Trailers up to 3500kg ATM must have a quick release coupling designed to be engaged and disengaged without the use of tools. It must be of a positive locking type with provision for a second independent device. The locking must be readily verifiable by visual inspection.
The ADR 62/02, under clause 12.4.1, defines the markings required on the coupling to be considered legal for use. They are as follows:
Ball couplings used on trailers with an ATM that does not exceed 3.5 tonnes must comply with Australian Standard AS 4177.3-2004 Caravan and light trailer towing components Part 3: Coupling body for ball couplings.
Ball couplings on towbars are required to be installed so that the height of the centre of the body of the ball coupling is between 350mm and 420mm from the ground when laden (Refer to ADR 62/01). Alternatively, if complying with the requirements of ADR 62/02 the maximum height of the centre of the body of the ball coupling may be increased to 460mm. However, the ball may be installed at any other height, provided it is also capable of being adjusted to at least one height within the 350-460mm range.
The coupling body used on trailers should be designed to be compatible with these heights.
Alternatively, ball couplings may instead comply with ECE R55/- as Class B coupling heads.
A coupling body complying with AS 4177.3 must be marked with:
a. the manufacturer’s name or trademark;
b. the mark ‘50’;
c. the maximum rating for the coupling body in one of the following, as applicable, 750 kg; or 2000 kg; or 3500 kg;
d. a code to indicate the serial number, batch, production date, or similar;
e. (i) the words ‘DO NOT WELD’ if the coupling body is manufactured from non-weldable materials;
e. (ii) the words ‘WELD ONLY’ if the coupling body is specifically designed to be attached by welding only
A coupling body complying with ECE R55/- must be marked with:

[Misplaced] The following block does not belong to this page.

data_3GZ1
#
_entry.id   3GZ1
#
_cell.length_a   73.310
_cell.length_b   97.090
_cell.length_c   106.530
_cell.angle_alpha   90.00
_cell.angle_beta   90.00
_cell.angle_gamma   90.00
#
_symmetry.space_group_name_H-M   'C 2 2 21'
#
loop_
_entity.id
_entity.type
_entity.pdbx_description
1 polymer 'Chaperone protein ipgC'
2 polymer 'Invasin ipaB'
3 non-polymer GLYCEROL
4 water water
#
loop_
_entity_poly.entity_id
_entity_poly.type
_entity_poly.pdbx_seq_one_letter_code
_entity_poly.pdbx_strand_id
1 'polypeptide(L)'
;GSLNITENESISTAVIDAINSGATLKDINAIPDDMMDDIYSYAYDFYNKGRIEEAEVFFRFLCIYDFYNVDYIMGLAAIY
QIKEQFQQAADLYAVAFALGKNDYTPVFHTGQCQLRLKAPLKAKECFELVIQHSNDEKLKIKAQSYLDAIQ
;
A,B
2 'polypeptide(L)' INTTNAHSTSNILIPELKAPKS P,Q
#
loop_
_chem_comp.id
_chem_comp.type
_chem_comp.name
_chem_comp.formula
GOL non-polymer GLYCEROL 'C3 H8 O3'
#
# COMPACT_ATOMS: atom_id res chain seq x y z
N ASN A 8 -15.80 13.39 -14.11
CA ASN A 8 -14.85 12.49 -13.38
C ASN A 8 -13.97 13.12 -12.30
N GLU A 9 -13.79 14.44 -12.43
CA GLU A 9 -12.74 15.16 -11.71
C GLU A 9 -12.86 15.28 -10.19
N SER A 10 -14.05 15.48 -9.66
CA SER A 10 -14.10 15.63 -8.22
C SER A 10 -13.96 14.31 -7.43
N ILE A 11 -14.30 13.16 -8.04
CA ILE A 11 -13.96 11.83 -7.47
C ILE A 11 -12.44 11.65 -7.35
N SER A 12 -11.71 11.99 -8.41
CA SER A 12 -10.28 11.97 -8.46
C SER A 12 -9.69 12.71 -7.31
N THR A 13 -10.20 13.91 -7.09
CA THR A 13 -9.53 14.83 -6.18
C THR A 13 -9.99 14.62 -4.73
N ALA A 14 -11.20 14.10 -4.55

a. the manufacturer’s name or trademark;
b. the mark ‘B’ or ‘B50-X’;
c. the maximum ‘D-Value’ rating for the coupling body. This corresponds to Australian Standards based ratings as follows: 750 kg; (D-Value of at least 6.4); or 2000 kg (D-Value of at least 14); or 3500 kg (D-Value of at least 20); and the mark ‘S’, followed by the permissible static vertical load in kg.
Caution: The Australian Standard and ECE standard contain 50mm ball coupling articulation limits. These angular limits are not intended to cover off road operation. Trailers for this type of operation should be designed accordingly.
The European Community standard noted in this legislation (ECE R55) is intended to cover the friction couplings typically used on European and English caravans.
The main variation to the standard 50mm ball coupling is the friction coupling (also called the stabiliser coupling). The friction coupling is common on European vans that typically have a 4-5 per cent towball mass. The friction coupling uses small pads that, when the coupling is secured, press against the towball on different points to provide some resistance to movement. This is so that the coupling itself provides some benefit to trailer stability.
The other commonly-used couplings are the various offroad styles, of which there are many different designs. Tregg and others use a pin and poly-block coupling with increased longitudinal rotation over a standard 50mm ball coupling, while Al-Ko has recently introduced a 50mm ball coupling for offroad use.
The full feature appeared in Caravan World #522. Subscribe today for the latest caravan reviews and news every month!